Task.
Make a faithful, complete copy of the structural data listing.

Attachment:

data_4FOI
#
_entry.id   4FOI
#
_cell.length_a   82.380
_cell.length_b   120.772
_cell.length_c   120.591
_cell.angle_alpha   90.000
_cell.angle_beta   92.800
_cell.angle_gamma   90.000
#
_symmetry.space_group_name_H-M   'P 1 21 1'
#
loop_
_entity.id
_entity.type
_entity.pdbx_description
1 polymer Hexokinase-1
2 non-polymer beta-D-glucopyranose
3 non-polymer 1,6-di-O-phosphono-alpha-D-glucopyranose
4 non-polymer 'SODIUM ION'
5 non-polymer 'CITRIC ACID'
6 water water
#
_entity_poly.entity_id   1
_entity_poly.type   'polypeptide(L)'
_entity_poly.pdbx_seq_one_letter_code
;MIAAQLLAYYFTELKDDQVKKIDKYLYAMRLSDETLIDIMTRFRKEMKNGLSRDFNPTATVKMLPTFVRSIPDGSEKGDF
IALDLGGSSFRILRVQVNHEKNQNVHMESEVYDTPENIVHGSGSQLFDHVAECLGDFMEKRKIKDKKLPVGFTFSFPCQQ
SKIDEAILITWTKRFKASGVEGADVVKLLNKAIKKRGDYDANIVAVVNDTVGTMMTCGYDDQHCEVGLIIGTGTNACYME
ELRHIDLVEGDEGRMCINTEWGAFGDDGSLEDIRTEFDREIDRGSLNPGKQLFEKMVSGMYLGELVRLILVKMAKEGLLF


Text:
data_4FOI
#
_entry.id   4FOI
#
_cell.length_a   82.380
_cell.length_b   120.772
_cell.length_c   120.591
_cell.angle_alpha   90.000
_cell.angle_beta   92.800
_cell.angle_gamma   90.000
#
_symmetry.space_group_name_H-M   'P 1 21 1'
#
loop_
_entity.id
_entity.type
_entity.pdbx_description
1 polymer Hexokinase-1
2 non-polymer beta-D-glucopyranose
3 non-polymer 1,6-di-O-phosphono-alpha-D-glucopyranose
4 non-polymer 'SODIUM ION'
5 non-polymer 'CITRIC ACID'
6 water water
#
_entity_poly.entity_id   1
_entity_poly.type   'polypeptide(L)'
_entity_poly.pdbx_seq_one_letter_code
;MIAAQLLAYYFTELKDDQVKKIDKYLYAMRLSDETLIDIMTRFRKEMKNGLSRDFNPTATVKMLPTFVRSIPDGSEKGDF
IALDLGGSSFRILRVQVNHEKNQNVHMESEVYDTPENIVHGSGSQLFDHVAECLGDFMEKRKIKDKKLPVGFTFSFPCQQ
SKIDEAILITWTKRFKASGVEGADVVKLLNKAIKKRGDYDANIVAVVNDTVGTMMTCGYDDQHCEVGLIIGTGTNACYME
ELRHIDLVEGDEGRMCINTEWGAFGDDGSLEDIRTEFDREIDRGSLNPGKQLFEKMVSGMYLGELVRLILVKMAKEGLLF